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The Clean Water Farm award recognizes and thanks Virginia producers who:

  • Are enacting conservation practices that positively impact soil and water quality

  • Are role models who encourage others in the stewardship of natural resources


Anyone can nominate someone…contact the District to fill out an application.  All applications, written summaries and pictures are due to DCR by November 1st each year.

Local Award

–Winners in SWCD areas receive a “Clean Water Farm Award”

Grand Basin Award

–One candidate in each of Virginia’s 10 major river basins receive the “Grand Basin Clean Water Farm Award”

The 2019 CWFA was presented to Michael Asal of Cumberland County.  The farm has been managed through three generations and was first established by Michael’s grandfather in 1947, his father in 1995 and Michael himself became more heavily involved in 2013.  It totals 110 acres and the commercial beef cattle herd consists of 17 brood cows and 1 bull. 

The property is located in the Willis River Watershed and drains to the James River. 


Through conservation programs offered by the SWCD (specifically the Willis River TMDL program funded under a DEQ 319 grant and DCR’s VACS program) the following conservation practices were installed between 2014 and 2020:  stream exclusion fencing, an alternative watering system, which includes watering facilities with water well and pipelines, and cross fencing to offer rotational grazing and improved management of the pasture.  After the most recent surface water exclusion project completed in the winter of 2019/2020, ALL water bodies on the farm have now been excluded through the assistance of these conservation programs. 


To date, over the various tracts of land, the following has been installed:  

8,000 feet of stream exclusion fence (of which 3,800 of that is the Little Willis River); 900 feet of cross fence; 2,800 feet of pipeline; 1 well; and 4 watering troughs have been installed.  Then fencing created 3.36 acres of buffer, which were then enrolled with the James River Buffer Program and planted in the fall of 2020. 

Michael is looking forward to his next planned steps of working with the Virginia Cooperative Extension office and the Cumberland Agent, Amber Taylor, to improve the grass stand in the pastures.  It is through farmers such as Michael that our soil and water can benefit from the improvements upon their land and their farming operation.  He can be seen as an example for our agriculture community and future generations.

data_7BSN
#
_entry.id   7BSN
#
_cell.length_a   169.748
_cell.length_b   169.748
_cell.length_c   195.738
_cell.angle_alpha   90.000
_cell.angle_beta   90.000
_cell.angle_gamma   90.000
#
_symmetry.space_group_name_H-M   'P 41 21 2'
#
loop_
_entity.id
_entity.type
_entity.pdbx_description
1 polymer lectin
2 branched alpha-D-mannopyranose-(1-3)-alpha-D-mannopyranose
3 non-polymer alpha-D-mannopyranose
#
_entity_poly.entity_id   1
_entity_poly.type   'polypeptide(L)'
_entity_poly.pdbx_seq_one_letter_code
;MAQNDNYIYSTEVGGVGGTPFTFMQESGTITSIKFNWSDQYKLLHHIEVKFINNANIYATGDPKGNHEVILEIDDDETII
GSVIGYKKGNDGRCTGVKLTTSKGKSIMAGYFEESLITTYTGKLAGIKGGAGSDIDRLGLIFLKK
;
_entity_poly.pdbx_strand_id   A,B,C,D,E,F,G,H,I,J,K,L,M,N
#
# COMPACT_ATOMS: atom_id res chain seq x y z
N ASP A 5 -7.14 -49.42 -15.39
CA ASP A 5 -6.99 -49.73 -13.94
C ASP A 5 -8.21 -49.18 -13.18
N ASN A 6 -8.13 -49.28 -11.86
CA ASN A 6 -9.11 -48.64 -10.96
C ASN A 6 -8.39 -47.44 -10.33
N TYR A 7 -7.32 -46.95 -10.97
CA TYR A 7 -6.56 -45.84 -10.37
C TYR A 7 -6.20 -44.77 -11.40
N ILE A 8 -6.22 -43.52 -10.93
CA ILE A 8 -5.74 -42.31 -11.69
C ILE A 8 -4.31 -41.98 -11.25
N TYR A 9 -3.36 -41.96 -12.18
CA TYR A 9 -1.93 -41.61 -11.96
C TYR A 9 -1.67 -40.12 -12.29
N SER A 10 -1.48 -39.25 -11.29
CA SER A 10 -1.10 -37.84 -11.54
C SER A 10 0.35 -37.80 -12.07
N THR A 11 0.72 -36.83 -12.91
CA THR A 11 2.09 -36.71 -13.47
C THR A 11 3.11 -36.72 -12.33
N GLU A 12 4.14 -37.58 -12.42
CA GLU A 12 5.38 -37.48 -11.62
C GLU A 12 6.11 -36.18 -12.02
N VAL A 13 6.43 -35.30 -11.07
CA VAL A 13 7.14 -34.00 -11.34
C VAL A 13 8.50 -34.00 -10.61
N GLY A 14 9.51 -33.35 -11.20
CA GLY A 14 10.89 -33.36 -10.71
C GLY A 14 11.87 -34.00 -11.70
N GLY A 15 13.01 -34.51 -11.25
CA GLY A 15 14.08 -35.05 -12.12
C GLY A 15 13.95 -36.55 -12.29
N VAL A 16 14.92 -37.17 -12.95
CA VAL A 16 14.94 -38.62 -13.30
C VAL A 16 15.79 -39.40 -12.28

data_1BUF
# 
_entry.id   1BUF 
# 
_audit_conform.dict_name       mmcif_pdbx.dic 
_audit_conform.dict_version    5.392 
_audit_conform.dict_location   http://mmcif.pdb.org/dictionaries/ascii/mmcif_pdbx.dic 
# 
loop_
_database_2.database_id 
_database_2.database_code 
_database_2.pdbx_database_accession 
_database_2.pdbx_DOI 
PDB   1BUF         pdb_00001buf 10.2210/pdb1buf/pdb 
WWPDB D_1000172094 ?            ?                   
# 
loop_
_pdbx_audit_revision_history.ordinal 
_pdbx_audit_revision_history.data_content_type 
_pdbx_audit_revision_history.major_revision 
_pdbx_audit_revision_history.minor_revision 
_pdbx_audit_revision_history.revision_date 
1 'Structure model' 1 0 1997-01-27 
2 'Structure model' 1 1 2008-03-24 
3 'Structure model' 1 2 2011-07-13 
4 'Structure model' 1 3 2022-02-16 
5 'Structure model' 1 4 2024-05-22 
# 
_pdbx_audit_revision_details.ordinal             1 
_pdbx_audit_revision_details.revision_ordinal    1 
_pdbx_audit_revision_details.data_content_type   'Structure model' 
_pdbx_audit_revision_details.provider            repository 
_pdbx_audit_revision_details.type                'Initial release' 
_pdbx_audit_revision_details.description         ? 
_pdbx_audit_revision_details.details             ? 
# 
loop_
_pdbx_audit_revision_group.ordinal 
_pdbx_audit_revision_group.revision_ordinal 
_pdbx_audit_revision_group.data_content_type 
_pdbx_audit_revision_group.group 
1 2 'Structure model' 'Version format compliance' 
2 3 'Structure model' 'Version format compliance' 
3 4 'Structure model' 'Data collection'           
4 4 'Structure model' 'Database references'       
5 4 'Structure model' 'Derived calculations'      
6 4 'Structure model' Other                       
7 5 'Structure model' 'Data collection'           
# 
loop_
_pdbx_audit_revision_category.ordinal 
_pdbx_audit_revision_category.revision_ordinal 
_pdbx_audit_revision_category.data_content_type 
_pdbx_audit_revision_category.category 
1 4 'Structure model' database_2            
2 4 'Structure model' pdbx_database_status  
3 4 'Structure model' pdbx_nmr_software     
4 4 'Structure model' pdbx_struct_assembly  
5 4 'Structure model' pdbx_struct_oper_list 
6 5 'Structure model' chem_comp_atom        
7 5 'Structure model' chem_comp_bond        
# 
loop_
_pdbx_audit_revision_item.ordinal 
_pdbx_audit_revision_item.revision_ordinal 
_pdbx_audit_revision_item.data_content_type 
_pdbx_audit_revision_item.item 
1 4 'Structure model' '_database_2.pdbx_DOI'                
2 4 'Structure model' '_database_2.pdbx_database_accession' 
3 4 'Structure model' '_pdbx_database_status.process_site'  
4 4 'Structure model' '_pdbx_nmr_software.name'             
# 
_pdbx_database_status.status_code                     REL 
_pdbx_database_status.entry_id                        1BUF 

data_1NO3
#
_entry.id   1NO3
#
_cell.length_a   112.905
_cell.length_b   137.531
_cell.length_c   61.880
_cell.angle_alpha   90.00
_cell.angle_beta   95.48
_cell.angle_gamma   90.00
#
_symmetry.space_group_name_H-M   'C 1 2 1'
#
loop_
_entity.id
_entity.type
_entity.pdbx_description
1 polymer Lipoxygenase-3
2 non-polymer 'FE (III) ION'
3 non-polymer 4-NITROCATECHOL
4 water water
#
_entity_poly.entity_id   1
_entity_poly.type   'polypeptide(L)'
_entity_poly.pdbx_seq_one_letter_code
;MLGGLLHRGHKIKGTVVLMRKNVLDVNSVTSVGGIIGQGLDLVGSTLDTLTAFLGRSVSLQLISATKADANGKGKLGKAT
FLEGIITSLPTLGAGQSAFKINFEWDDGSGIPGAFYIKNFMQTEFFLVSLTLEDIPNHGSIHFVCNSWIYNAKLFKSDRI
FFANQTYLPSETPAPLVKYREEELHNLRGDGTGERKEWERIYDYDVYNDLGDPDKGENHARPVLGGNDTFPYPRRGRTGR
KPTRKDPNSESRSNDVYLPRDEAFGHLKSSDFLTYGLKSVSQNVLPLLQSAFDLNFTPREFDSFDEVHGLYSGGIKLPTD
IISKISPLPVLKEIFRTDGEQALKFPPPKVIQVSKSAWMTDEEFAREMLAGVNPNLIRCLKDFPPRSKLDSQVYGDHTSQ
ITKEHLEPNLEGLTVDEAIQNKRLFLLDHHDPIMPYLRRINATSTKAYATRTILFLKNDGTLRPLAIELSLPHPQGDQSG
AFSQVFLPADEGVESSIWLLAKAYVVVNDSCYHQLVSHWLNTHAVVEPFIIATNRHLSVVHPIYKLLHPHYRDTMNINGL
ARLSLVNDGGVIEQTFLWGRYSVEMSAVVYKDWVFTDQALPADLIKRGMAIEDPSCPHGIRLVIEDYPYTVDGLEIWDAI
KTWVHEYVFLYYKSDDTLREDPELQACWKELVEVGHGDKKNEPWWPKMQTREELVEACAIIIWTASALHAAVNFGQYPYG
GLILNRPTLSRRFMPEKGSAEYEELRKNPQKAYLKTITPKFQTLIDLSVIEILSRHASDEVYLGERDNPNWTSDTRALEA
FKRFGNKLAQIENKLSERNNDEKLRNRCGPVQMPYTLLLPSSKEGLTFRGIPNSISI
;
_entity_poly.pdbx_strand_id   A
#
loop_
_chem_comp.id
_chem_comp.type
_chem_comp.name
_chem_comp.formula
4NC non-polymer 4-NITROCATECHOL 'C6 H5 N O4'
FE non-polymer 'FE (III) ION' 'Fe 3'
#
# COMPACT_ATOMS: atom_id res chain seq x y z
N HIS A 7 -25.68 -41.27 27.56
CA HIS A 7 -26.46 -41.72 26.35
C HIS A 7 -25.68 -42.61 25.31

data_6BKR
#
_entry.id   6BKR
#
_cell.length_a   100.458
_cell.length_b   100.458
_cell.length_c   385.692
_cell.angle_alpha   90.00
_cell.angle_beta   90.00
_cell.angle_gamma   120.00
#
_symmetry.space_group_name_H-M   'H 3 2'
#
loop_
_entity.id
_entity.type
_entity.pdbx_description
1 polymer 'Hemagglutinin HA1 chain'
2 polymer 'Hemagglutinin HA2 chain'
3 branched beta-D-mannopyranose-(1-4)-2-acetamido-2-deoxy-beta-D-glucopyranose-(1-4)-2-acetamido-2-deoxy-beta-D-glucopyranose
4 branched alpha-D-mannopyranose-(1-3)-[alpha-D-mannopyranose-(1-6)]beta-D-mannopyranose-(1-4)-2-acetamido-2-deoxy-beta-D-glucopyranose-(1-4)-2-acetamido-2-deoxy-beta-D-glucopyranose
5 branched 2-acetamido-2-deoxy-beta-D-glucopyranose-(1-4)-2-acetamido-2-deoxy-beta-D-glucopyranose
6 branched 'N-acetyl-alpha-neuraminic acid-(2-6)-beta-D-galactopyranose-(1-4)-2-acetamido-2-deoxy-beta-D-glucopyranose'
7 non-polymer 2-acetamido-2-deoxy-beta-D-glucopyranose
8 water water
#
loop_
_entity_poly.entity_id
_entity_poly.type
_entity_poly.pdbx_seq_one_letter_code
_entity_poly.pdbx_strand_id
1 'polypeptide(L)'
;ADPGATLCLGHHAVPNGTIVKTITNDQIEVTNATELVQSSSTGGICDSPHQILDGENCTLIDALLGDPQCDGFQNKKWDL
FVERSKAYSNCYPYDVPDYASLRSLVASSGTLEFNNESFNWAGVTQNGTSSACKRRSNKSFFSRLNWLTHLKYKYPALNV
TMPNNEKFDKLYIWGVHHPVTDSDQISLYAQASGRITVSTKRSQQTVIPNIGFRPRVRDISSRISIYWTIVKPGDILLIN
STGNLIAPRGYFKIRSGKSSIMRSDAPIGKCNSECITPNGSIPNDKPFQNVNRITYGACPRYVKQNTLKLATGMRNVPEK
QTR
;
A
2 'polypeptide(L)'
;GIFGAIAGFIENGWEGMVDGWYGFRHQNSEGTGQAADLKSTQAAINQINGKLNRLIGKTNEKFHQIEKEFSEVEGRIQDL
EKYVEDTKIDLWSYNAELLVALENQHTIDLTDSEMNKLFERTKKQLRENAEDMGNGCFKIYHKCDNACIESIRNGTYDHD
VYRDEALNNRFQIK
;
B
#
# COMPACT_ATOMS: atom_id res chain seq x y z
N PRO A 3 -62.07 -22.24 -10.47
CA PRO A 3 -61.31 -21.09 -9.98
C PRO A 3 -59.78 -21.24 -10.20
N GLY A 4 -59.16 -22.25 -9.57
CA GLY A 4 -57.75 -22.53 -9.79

Mr. Robert Earl and Mrs. Annie Bryant were the recipients of the 2018 Clean Water Farm Award.  The Bryant’s established their farming operation in 1971.  Their beef cattle operation now consists of 100 brood cows and 4 bulls.  Through conservation programs offered by the Farm Service Agency and Peter Francisco Soil and Water Conservation District, the following practices are now in place:  7,143 feet of stream exclusion fence; 1,700 feet of cross fence; 3,765 feet of pipeline; 4 wells; 1 limited access armored watering area in a stream; and 9 watering troughs have been installed and 2.8 acres of buffer have been created.  After the most recent surface water exclusion project completed in 2018, ALL water bodies on the farm have now been excluded through the assistance of various conservation programs.   Mr. Bryant believes, “It is our responsibility as stewards of the land to maintain it, keep it healthy and preserve it as we are passing through.”  The Bryant’s are role models for our agricultural community and future generations. 

Annie and Robert Earl Bryant with Kevin
Clean Water Farm Award.JPG

Michael Asal and Todd Smith, PFSWCD Board Chairman

2018 Award

Annie & Robert Earl Bryant, Kevin Dunn (PFSWCD Board of Directors)

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